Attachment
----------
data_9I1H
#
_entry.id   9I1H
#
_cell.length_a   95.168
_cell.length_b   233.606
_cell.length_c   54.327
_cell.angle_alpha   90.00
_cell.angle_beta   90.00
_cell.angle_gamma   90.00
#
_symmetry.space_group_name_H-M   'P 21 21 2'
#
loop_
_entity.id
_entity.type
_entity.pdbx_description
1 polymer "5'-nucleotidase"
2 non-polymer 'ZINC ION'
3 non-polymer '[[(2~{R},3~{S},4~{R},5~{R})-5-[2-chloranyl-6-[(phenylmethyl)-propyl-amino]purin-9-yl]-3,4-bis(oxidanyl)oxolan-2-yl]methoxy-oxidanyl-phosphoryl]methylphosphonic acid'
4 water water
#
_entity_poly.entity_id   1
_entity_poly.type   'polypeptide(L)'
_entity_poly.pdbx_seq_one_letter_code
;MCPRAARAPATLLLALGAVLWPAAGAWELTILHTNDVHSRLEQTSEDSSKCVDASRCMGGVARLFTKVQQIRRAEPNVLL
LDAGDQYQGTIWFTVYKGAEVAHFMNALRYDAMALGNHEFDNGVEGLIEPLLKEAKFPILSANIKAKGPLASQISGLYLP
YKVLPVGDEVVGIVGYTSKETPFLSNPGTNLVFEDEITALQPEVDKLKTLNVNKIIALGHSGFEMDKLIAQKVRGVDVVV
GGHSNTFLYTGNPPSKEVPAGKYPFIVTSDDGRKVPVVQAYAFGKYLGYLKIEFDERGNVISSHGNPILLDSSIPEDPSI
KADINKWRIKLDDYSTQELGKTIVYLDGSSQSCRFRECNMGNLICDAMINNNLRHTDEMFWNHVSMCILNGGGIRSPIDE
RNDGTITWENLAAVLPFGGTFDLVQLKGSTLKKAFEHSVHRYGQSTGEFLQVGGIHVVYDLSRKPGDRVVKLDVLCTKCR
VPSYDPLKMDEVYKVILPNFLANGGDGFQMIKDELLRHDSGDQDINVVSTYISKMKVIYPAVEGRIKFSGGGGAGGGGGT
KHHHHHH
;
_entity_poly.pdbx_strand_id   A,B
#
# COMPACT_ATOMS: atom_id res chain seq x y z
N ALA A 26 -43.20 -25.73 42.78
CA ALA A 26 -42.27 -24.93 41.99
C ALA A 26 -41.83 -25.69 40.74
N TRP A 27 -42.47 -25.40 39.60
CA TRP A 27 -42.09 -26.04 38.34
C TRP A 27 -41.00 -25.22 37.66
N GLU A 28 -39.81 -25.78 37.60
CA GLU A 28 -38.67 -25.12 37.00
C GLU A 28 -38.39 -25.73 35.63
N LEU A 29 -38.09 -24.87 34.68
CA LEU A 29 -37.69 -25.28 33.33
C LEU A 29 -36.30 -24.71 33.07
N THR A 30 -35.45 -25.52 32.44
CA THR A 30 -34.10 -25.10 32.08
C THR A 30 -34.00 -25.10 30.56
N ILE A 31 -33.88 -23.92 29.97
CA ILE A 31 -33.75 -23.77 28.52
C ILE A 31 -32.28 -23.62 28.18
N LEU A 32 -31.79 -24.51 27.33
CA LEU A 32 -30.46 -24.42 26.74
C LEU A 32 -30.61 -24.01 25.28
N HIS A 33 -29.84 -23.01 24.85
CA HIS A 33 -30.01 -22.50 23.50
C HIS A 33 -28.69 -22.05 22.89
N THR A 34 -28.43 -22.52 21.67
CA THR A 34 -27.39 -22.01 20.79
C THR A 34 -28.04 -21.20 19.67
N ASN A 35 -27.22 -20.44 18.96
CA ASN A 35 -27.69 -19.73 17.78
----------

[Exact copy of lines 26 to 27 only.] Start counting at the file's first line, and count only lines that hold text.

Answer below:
;MCPRAARAPATLLLALGAVLWPAAGAWELTILHTNDVHSRLEQTSEDSSKCVDASRCMGGVARLFTKVQQIRRAEPNVLL
LDAGDQYQGTIWFTVYKGAEVAHFMNALRYDAMALGNHEFDNGVEGLIEPLLKEAKFPILSANIKAKGPLASQISGLYLP